(Critical Survey of Contemporary Fiction)

Ghost ships exert a powerful pull on the human imagination, but what secret could be menacing enough to endanger lives sixty years later? The space yacht Polaris’s last journey, carrying a handful of celebrities and a minimum crew, set out to merely offer a spectacular view of a star system’s breakup. Shortly afterward, all aboard vanished. That was sixty years ago. Now some items from the ill-fated ship have come up for sale.

When antiquities dealer Alex Benedict buys them, he expects to make money, not to be tossed into the heart of a still simmering cover-up. But a museum explosion, skimmer malfunctions, office break-ins, and other threatening events show Benedict and his assistant Chase that somebody still desperately wants to keep the sixty-year-old abandoned-ship puzzle tucked away in history’s mystery bins.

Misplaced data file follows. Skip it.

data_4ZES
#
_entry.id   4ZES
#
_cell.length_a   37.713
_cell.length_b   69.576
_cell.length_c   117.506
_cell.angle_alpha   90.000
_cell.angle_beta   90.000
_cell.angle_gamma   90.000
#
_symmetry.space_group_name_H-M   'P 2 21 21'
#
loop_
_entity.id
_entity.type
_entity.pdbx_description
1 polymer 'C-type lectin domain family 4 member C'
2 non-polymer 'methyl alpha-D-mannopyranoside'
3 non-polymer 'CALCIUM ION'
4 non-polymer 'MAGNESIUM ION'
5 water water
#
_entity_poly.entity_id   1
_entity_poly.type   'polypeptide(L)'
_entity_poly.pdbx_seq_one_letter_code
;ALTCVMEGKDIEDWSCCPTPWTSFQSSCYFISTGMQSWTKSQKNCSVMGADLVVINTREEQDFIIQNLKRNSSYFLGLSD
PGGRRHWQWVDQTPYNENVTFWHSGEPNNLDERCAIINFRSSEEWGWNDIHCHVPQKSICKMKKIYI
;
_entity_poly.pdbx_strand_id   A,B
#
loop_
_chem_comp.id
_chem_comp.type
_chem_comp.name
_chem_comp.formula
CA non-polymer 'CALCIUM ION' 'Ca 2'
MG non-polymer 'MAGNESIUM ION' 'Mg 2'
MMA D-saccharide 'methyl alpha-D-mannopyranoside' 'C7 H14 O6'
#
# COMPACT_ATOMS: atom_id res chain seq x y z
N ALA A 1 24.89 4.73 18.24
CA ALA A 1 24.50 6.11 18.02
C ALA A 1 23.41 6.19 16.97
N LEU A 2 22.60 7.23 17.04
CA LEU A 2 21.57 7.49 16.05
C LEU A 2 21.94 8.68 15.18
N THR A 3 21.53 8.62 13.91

Naturally, the duo cannot turn down such a challenge. How--and why--could a small group of celebrities just disappear from a perfectly functioning observation ship? A couple of cross-galactic trips to the site where it happened yield contradictory clues. The vanished people’s descendants are weird enough to suggest scenarios that defy both science and logic.

Eventually the mystery is solved, in the midst of an almost offhand, implausibly polite group discussion. Soon afterwards, the evidence blows up. Or does it? Author Jack McDevitt leaves enough wiggle room to allow for a sequel.

Despite it’s frequent scenes from outer space, Polaris does not have the vast sweep or the sense of the infinite of McDevitt’s "big books" like Infinity Beach (2000) or Deepsix (2001). It is basically a mystery, and an intriguing one, but not a work of trail blazing ideas or science fiction adventure.